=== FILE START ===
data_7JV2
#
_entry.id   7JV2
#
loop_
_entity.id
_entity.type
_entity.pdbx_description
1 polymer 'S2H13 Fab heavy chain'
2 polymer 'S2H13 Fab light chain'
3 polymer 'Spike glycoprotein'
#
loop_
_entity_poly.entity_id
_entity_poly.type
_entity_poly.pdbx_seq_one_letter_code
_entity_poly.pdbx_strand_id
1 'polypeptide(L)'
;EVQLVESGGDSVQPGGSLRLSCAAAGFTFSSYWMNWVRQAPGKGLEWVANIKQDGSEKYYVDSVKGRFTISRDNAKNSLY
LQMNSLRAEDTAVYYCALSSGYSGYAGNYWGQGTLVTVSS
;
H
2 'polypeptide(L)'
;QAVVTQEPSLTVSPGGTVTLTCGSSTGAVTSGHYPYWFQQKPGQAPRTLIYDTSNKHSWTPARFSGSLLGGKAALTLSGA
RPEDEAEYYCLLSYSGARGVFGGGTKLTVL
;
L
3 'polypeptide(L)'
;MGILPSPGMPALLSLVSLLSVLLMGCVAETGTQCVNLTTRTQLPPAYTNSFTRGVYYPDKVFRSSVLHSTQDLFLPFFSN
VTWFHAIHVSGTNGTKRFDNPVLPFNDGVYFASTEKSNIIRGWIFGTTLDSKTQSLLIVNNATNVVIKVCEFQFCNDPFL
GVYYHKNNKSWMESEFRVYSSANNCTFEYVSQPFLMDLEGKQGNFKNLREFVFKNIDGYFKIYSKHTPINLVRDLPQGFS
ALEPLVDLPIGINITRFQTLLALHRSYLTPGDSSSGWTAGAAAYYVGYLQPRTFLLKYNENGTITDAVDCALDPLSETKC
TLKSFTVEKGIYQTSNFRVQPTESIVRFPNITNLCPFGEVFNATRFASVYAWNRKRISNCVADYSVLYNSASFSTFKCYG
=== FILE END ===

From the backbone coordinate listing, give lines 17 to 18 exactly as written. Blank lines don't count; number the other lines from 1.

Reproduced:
_entity_poly.pdbx_strand_id
1 'polypeptide(L)'